Last update: Sun, 14 Feb 2016 03pm

US MIDDAY: wheat at three-month low

US wheat futures approached a three-month low on Tuesday and corn was little changed as traders took profits ahead of a government crop report. Soybean futures rose to a nearly three-month high, boosted by strong export demand. Traders were waiting for the US Department of Agriculture to update its outlook for global supply and demand in a monthly report due at 11 am CST (1700 GMT).

"The corn market is taking cue from lower wheat prices and is also experiencing some technical selling," said Kayla Burkhart, a broker for SunPrairie Grain.

"Soybeans, relative to other grains, to me look like they're a tad overpriced," she said.

Chicago Board of Trade December wheat stumbled 6-1/2 cents to $6.32-1/2 a bushel by 10:20 am CST (1620 GMT). That was the lowest level for a front-month contract since September 13. March corn was unchanged at $4.28-1/2 a bushel.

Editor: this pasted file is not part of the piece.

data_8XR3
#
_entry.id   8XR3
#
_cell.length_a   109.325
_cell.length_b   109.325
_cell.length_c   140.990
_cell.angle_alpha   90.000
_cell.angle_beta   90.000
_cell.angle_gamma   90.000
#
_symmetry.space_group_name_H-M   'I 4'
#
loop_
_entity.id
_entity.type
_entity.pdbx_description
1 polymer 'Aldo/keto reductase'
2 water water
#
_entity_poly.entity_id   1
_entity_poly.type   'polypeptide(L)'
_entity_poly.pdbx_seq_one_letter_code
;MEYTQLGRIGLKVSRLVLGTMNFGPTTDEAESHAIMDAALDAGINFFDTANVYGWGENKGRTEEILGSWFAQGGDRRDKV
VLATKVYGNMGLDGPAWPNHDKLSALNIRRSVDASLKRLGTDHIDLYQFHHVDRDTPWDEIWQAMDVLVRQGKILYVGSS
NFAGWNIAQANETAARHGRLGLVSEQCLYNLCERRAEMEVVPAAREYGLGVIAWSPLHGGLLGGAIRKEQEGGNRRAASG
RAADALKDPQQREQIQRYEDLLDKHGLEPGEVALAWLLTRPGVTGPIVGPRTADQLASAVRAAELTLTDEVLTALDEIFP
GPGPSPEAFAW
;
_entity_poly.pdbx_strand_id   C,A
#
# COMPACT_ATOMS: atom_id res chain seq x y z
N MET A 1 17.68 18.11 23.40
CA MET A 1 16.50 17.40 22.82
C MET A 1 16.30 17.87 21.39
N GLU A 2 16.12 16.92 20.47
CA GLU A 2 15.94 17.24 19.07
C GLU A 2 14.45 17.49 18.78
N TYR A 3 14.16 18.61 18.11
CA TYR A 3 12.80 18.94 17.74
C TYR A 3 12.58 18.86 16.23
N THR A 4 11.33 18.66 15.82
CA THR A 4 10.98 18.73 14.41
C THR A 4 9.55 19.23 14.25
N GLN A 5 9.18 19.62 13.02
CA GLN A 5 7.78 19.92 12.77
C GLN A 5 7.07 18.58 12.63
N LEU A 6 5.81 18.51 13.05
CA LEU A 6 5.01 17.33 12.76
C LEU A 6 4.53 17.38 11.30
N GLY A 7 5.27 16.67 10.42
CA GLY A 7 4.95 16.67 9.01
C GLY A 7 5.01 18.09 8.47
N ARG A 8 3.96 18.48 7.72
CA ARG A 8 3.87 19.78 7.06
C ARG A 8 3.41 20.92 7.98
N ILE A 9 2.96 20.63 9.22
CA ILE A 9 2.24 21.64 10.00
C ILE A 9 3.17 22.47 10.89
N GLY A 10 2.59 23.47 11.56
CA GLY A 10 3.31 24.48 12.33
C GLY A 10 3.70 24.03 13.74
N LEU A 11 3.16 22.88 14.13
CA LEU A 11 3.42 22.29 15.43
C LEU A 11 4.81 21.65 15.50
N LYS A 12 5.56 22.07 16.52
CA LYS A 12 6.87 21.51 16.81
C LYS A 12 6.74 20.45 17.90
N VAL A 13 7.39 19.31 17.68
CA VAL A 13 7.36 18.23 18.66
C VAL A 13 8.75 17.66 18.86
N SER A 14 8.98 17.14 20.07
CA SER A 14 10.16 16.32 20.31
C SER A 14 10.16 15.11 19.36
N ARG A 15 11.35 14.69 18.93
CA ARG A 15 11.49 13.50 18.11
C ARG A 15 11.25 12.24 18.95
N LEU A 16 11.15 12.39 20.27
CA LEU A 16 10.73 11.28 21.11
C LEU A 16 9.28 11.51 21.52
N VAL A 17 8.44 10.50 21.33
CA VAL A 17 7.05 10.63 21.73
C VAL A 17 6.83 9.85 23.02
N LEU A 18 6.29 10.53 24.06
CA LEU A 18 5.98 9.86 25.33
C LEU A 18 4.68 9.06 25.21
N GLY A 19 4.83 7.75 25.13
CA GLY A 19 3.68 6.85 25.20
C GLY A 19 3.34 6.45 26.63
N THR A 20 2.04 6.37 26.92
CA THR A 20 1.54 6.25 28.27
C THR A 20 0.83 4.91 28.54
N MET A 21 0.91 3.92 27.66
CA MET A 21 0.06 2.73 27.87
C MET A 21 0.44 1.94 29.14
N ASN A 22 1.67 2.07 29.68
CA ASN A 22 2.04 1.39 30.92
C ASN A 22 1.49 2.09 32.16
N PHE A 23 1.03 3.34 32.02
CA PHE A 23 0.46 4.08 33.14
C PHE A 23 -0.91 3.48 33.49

Forecasts for rising global wheat supplies weighed on grain prices, analysts said.

Analysts projected USDA will increase its estimate for global wheat inventories to 179.11 million tonnes from 178.48 million. US wheat ending stocks were seen slightly lower.

"We are seeing position-squaring ahead of the USDA report," said Andrew Woodhouse, grains analyst at Advance Trading Australasia.

The market is also focused on Southern Hemisphere production as the region moves into its crop-growing season. Favourable conditions in South America capped gains in soybeans, traders said.

Analysts polled by Reuters put Brazil's soy output at 88.7 million tonnes, versus the USDA estimate of 88 million, while production in Argentina is seen at 55.3 million tonnes, above the USDA estimate of 53.5 million.

"The reports from South America make it likely that the figures for the soybean crops there will be upwardly revised, while US ending stocks could be reduced as a result of buoyant US exports of soybeans and corn," Commerzbank said in a market note.

Copyright Reuters, 2013